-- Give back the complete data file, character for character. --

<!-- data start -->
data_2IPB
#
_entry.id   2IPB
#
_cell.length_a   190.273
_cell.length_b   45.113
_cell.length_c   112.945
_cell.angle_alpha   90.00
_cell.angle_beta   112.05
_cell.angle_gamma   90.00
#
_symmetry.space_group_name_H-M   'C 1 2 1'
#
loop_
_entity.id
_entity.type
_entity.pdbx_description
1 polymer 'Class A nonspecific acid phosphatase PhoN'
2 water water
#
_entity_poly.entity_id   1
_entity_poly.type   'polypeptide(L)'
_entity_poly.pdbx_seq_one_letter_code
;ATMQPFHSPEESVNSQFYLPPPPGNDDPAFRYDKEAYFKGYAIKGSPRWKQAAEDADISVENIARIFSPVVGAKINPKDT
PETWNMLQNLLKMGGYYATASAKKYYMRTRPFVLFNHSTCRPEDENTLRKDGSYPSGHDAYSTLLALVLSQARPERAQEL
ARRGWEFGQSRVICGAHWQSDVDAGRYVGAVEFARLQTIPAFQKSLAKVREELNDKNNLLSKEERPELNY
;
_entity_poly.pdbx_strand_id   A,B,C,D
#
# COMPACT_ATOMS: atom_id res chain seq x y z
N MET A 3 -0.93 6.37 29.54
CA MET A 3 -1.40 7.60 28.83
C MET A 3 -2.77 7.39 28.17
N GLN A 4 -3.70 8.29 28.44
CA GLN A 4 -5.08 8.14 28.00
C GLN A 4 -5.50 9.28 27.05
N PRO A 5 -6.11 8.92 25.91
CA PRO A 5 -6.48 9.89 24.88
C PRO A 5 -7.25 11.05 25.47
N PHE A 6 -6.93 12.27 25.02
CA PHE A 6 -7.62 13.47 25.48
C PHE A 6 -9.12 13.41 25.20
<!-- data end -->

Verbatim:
data_2IPB
#
_entry.id   2IPB
#
_cell.length_a   190.273
_cell.length_b   45.113
_cell.length_c   112.945
_cell.angle_alpha   90.00
_cell.angle_beta   112.05
_cell.angle_gamma   90.00
#
_symmetry.space_group_name_H-M   'C 1 2 1'
#
loop_
_entity.id
_entity.type
_entity.pdbx_description
1 polymer 'Class A nonspecific acid phosphatase PhoN'
2 water water
#
_entity_poly.entity_id   1
_entity_poly.type   'polypeptide(L)'
_entity_poly.pdbx_seq_one_letter_code
;ATMQPFHSPEESVNSQFYLPPPPGNDDPAFRYDKEAYFKGYAIKGSPRWKQAAEDADISVENIARIFSPVVGAKINPKDT
PETWNMLQNLLKMGGYYATASAKKYYMRTRPFVLFNHSTCRPEDENTLRKDGSYPSGHDAYSTLLALVLSQARPERAQEL
ARRGWEFGQSRVICGAHWQSDVDAGRYVGAVEFARLQTIPAFQKSLAKVREELNDKNNLLSKEERPELNY
;
_entity_poly.pdbx_strand_id   A,B,C,D
#
# COMPACT_ATOMS: atom_id res chain seq x y z
N MET A 3 -0.93 6.37 29.54
CA MET A 3 -1.40 7.60 28.83
C MET A 3 -2.77 7.39 28.17
N GLN A 4 -3.70 8.29 28.44
CA GLN A 4 -5.08 8.14 28.00
C GLN A 4 -5.50 9.28 27.05
N PRO A 5 -6.11 8.92 25.91
CA PRO A 5 -6.48 9.89 24.88
C PRO A 5 -7.25 11.05 25.47
N PHE A 6 -6.93 12.27 25.02
CA PHE A 6 -7.62 13.47 25.48
C PHE A 6 -9.12 13.41 25.20